Dazed and confused? Not me. I’m just Lost in the Cheese Aisle.

Friday, November 15, 2013


Indian pudding. (Photo: Shugurcän)

I have no idea how I missed this, but this Wednesday just past - November 13 - is National Indian Pudding Day.

I had no idea there was a National Indian Pudding Day.

I am sure many of my Esteemed Readers are busily scratching their heads and mumbling to themselves, “WTF is Indian Pudding anyway?” And that is understandable, because Indian pudding is little known these days unless you are a New Englander... and even then, it’s not exactly on many people’s food-radar.

That’s unfortunate. There are few desserts that share its authentic Early American pedigree, a pedigree that makes it a logical (and tasty!) addition to the Thanksgiving table. It is, in fact, a uniquely American take on a classic English dessert, the famous “hasty pudding” to which the lyrics of “Yankee Doodle Dandy” refer. Unlike hasty pudding, however, the version on this side of the pond uses cornmeal, AKA Indian meal. Also unlike hasty pudding, it is in no way hasty: It requires several hours of slow cooking.

Indian pudding is, at heart, cornmeal mush - a cousin to polenta and mamaligeh (from Italy and Romania, respectively). What turns it into a desserty affair is the addition of sweeteners and spices: molasses and/or maple syrup; cinnamon, nutmeg, ginger. These are all warm, autumnal, pumpkin pie-like flavors, and this time of year they just taste right. Add a scoop of ice cream or a dollop of bourbon- or brandy-infused hard sauce, and you’ve got yourself a treat.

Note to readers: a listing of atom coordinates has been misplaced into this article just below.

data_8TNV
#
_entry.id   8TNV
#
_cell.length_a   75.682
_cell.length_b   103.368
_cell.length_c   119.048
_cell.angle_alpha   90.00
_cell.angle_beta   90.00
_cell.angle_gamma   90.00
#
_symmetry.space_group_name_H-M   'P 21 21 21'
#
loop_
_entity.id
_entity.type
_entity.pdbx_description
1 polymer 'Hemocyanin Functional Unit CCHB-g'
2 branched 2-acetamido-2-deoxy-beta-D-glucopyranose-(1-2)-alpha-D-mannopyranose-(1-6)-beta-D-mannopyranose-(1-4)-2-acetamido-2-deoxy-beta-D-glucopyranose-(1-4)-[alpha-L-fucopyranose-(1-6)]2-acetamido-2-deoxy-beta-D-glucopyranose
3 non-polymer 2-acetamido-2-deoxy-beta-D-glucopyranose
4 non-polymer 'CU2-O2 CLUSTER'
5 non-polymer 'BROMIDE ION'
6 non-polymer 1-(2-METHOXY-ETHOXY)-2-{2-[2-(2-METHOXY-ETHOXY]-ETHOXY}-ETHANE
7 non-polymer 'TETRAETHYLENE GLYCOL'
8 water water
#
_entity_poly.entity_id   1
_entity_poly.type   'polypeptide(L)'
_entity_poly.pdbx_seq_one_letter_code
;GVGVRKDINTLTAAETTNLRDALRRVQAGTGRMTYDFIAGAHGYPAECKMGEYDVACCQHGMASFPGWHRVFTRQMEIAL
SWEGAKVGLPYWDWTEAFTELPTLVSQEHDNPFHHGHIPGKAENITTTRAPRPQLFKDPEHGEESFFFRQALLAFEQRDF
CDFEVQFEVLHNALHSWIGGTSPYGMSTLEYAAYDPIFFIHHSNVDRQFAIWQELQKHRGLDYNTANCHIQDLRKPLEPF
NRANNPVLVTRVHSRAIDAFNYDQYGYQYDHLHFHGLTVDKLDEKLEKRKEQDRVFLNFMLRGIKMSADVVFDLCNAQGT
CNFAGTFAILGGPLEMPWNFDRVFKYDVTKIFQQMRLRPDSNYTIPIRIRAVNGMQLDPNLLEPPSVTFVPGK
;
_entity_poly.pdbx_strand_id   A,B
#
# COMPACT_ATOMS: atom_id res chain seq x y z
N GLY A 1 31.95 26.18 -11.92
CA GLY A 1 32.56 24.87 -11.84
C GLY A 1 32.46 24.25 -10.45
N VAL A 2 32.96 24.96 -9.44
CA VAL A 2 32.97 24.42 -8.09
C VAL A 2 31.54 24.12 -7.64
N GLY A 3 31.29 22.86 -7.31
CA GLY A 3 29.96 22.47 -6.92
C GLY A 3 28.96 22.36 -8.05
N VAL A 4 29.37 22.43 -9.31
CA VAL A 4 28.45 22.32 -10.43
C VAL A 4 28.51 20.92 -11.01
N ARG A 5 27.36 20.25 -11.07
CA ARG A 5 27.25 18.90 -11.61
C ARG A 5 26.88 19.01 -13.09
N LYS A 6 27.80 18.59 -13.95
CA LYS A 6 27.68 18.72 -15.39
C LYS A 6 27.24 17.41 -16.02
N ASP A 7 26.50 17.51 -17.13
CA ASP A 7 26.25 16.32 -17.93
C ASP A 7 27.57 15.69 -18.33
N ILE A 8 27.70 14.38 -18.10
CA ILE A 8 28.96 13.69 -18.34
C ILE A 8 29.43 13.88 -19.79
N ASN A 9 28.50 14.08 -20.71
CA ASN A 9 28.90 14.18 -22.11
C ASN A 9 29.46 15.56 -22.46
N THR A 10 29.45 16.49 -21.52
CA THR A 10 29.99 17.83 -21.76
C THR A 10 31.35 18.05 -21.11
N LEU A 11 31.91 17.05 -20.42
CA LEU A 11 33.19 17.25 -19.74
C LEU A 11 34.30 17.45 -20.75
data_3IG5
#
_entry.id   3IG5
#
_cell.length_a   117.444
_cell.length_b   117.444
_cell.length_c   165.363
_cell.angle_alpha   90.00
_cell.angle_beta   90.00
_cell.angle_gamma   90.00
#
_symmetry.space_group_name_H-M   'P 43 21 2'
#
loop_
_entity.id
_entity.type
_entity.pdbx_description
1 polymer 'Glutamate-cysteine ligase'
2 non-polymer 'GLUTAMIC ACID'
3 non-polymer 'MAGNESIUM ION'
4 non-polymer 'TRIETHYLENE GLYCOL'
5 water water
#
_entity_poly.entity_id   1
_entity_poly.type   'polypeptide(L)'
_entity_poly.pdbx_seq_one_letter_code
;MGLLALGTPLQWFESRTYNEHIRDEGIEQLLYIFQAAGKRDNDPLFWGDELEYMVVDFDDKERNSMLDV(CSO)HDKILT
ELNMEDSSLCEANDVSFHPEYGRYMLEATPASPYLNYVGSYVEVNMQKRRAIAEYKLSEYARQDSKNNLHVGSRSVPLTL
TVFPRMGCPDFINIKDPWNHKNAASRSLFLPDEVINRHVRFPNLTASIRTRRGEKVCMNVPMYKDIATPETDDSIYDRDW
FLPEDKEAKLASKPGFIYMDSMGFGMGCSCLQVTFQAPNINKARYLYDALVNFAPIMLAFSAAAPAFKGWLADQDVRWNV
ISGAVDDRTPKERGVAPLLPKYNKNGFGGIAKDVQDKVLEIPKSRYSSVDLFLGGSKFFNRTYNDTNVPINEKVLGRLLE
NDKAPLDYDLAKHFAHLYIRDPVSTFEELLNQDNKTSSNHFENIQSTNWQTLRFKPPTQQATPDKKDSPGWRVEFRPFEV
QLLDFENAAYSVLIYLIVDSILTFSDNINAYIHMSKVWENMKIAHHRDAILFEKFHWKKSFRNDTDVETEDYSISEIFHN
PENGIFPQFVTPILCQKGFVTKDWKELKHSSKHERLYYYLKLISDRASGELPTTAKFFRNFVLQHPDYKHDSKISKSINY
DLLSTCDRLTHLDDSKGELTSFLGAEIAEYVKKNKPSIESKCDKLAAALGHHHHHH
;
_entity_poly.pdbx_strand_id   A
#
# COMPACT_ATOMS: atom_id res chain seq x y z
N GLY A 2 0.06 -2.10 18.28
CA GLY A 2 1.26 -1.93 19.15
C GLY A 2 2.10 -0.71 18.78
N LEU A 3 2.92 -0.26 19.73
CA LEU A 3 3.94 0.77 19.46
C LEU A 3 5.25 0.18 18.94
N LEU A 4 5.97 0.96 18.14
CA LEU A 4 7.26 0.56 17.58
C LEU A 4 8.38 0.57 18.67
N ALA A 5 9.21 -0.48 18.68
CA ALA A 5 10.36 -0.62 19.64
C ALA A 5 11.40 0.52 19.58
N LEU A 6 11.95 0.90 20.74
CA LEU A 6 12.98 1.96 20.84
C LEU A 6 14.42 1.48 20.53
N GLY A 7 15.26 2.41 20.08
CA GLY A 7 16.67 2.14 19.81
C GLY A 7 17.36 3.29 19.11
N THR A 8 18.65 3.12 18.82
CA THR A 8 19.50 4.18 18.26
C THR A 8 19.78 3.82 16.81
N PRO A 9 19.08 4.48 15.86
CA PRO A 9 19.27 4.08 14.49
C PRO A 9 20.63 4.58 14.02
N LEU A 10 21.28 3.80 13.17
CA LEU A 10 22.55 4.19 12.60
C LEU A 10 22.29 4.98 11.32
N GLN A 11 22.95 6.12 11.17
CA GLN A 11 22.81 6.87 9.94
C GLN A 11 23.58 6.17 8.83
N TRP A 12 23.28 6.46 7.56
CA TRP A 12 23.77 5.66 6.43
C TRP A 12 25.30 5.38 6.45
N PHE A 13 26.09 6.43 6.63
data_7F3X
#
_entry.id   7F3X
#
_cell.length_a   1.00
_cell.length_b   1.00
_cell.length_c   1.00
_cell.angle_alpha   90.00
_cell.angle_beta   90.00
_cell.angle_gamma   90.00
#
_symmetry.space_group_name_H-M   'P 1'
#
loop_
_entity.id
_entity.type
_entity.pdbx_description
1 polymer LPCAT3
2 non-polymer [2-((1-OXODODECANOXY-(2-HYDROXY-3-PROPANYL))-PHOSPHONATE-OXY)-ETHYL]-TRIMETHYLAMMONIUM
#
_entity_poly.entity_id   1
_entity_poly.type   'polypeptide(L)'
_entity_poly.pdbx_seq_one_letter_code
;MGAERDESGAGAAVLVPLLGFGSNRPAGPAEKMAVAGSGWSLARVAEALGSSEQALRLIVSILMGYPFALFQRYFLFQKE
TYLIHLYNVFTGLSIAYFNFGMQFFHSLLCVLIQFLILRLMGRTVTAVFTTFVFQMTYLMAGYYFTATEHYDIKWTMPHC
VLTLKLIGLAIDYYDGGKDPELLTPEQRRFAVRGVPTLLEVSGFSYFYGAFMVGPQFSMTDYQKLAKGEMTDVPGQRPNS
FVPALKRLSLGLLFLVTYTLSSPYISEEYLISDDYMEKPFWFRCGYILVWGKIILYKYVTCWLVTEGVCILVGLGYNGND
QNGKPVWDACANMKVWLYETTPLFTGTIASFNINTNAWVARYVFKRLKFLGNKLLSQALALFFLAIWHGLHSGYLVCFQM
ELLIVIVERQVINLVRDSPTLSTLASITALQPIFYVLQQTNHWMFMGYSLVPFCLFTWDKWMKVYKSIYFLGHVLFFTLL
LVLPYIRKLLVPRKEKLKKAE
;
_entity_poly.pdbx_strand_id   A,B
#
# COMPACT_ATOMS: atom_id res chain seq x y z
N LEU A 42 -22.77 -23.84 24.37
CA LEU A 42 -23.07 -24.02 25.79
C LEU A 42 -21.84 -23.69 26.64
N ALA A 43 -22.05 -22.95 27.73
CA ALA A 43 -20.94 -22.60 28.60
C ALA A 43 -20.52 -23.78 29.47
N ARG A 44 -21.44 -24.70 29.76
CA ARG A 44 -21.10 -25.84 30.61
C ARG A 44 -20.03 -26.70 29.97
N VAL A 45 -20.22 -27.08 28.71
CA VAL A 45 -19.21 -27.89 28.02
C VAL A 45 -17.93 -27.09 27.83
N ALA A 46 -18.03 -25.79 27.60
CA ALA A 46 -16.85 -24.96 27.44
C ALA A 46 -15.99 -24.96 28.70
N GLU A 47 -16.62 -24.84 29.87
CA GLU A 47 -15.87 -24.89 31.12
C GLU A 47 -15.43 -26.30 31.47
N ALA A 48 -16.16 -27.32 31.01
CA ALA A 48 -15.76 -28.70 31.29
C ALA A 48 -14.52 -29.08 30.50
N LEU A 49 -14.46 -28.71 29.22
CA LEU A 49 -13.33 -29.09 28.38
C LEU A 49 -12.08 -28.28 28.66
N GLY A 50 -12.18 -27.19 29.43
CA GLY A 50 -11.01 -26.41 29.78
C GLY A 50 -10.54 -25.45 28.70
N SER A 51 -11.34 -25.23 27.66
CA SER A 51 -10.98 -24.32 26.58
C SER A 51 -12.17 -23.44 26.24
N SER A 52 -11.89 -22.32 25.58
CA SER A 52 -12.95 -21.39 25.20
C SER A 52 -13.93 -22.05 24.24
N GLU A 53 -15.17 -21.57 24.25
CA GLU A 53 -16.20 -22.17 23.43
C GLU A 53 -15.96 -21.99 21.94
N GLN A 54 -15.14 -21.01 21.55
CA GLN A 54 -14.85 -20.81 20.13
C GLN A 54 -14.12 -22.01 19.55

There are probably as many recipes for Indian pudding as there are Indians in India... but the one I’ve used in the past comes from the redoubtable Maida Heatter, who goes the maple syrup route - very New Englandy - and who throws golden raisins into the mix. You can find it here.

The only negative, aside from the stupendous calorie load? Indian pudding is not especially photogenic. It’s not cute or pretty, like an elegant parfait or a beautifully decorated cake. It looks more like something you would scrape, cursing, off your shoe. But are you gonna eat it, or stand there looking at it? 

To be honest, I haven’t had I.P. for years - but this might be a good time to break out that sack of stone-ground cornmeal and that big old jar of 100% maple syrup. As much as I love my rice pudding, chocolate pudding, and Christmas pudding, Indian pudding is the pudding for a cold November day!


Kevin Kim said...

I'm strangely reminded of Sri Lankan jaggery cake, which I found addictive. The wife of one of my best friends is Sri Lankan; one time, she pulled out a humble-looking package of jaggery cake, broke off a piece for me, and started me on the road to sugar hell. Like Indian pudding, jaggery cake has many spices in it. It's also super-sweet, so it isn't for everyone—just for those of us blessed or cursed with a major sweet tooth.

Elisson said...

Kevin, I have a big chunk of Indonesian palm sugar - it's pretty similar to jaggery. I was saving it for my next big curry project, but maybe I could use it on a jaggery cake.